- The Washington Times - Wednesday, November 24, 2021

Virginia Lt. Gov.-elect Winsome Sears says she and Gov.-elect Glenn Youngkin “start our meetings in prayer,” acknowledging a need for guidance beyond the realms of politics and government.

“We ask for wisdom, you know, we do the Solomonic thing — the good part of Solomon,” she said, referring to the Israelite king regarded in Scriptures as the wisest man who ever lived.

Mrs. Sears, a Republican and the first Black woman to win statewide office in Virginia, is known for her deep faith and conviction. A longtime member of Victory Church, an Assemblies of God congregation in Winchester, she has volunteered for various responsibilities there, ministered on the street and served on the multimedia team running a soundboard or operating a video camera.

“Whatever else needed to be done, you know, if there was a funeral, I would help with the food or whatever; visiting the sick and the shut-ins, we did that,” she told The Washington Times.

The Rev. Len Burdick, senior associate pastor at Victory Church, says he’s known Mrs. Sears and her husband, Terence, “for 10 to 15 years” and the Sears family doesn’t feign their faith.

“They’re both good, solid, Christian people,” Mr. Burdick said. “I couldn’t say enough about how solid they are.”

The 500-member church’s lead pastor, the Rev. Keith Cross, says the congregation is excited that one of their own will be in state leadership.

“I think our people are really excited,” Mr. Cross said. “Because we know that God has raised her up for this moment. Look at Queen Esther, where God says that she’s come into the kingdom for such a time as this.”

The Rev. David Cunsolo retired last year as lead pastor, but he remains on the staff as facilities director. He says Mrs. Sears is “very forthright in what she believes is right, and what she needs to accomplish in a job or a position and doesn’t waver from that.”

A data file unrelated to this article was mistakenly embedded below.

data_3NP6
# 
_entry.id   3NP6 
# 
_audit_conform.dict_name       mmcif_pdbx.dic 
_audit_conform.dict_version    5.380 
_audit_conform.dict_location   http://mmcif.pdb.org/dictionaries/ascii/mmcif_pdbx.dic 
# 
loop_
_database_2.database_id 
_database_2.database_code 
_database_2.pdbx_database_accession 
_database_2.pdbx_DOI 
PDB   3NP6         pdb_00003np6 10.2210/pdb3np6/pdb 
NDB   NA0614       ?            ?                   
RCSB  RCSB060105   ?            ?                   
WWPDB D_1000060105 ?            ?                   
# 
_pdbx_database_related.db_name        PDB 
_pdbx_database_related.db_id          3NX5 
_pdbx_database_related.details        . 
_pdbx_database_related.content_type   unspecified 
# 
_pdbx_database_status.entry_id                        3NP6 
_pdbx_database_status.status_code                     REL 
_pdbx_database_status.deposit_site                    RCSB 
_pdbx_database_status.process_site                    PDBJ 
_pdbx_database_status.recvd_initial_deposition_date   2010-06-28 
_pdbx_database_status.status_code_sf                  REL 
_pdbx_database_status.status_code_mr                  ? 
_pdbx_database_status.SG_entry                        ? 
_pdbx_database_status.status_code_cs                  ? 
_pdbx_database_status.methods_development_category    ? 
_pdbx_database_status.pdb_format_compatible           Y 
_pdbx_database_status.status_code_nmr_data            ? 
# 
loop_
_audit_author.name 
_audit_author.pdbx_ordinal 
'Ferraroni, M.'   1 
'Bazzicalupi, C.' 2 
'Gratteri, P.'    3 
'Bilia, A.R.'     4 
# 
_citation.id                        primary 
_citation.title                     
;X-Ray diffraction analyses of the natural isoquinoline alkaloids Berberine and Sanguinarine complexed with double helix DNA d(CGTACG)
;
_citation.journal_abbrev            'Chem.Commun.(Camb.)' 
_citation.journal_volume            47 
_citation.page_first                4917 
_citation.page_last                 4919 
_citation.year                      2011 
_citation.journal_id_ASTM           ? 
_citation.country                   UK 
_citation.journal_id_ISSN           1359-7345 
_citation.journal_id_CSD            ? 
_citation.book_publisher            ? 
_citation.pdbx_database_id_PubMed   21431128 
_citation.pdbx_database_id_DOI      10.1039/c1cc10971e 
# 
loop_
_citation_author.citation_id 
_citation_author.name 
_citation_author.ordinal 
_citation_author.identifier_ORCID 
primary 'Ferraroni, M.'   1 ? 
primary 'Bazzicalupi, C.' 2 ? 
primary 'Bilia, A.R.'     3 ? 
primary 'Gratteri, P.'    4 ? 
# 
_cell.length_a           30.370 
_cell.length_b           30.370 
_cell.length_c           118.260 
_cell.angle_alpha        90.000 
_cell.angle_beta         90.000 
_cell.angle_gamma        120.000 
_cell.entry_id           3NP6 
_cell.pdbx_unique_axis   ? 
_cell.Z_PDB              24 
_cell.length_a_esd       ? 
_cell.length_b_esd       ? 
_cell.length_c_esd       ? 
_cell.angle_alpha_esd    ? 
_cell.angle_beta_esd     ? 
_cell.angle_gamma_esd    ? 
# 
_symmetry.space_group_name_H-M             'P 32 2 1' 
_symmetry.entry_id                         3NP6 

For her, the notion of a divine appointment in taking a job is not unfamiliar. While working for a digital imaging company in the Tidewater region, she had a vision of herself helping women and children before the opportunity to manage a Salvation Army women’s shelter came up. It was her then-employer who had heard about the position at a business luncheon and urged her to apply.

“Now this is my boss telling me to leave him and go work for somebody else,” she recalled. “And I immediately told him, ‘Oh no, I’m not going.’ But when you’re guided by the [Holy] Spirit, you know, this is how it works.”

Mrs. Sears made the career change. “It was the best job I’ve ever had. I loved it, when I could just see how I could help to shape lives, bring them back, so that they could be productive citizens. I was supposed to work from eight to five. Heavens, I was there until 11 o’clock at night, just because I loved it so much.”

Dedication to helping others included her late daughter, DeJon. In 2004 when she was a Virginia House delegate, Mrs. Sears left the legislature to help the young woman, who had been diagnosed with bipolar disorder. Eight years later, DeJon and her two daughters, Victoria and Faith, died in a car crash.

“I struggled to call it a tragedy, because when you know that they’re looking into the face of God, you ask yourself, ‘How can you really call it a tragedy?’” Mrs. Sears said.

“Why would I want to not have my children be with God, where they’re not facing disease and destruction and lies and all kinds of sin. I mean, they’re looking at the glory of God that we would want to see,” she added.

At the same time, she concedes that the loss was severe.

“I immediately went to Job,” she said, referring to the biblical patriarch whose family was wiped out in an instant. “I said to the sheriff, ‘Well, the Lord giveth and the Lord taketh away, blessed be the name of the Lord.’ And after that, I was collapsing everywhere,” said Mrs. Sears, 57.

Having faith that solid came through years of exposure and finally acceptance, she said.

It started with her grandmother, who would “kneel by her bedside, and take the end of the sheet and throw it over her head,” Mrs. Sears said. “And what I come to understand now is that that’s a prayer tent. We all understood as grandkids, when you see her doing that, you don’t bother her.”

At age 12, she “finally heard” the Christian message from a Sunday school teacher and “I just accepted it, right then and there,” she said.

After a period of being distant from the faith, she returned.

“After I had my children, I came back,” Mrs. Sears said. “It was just time. I’ve been meeting so many people, and I understand now that it was the Lord putting them in my life. I wanted what they had, and what they had was a true relationship with the Lord. So there I was, I came back.”

• Mark A. Kellner can be reached at mkellner@washingtontimes.com.

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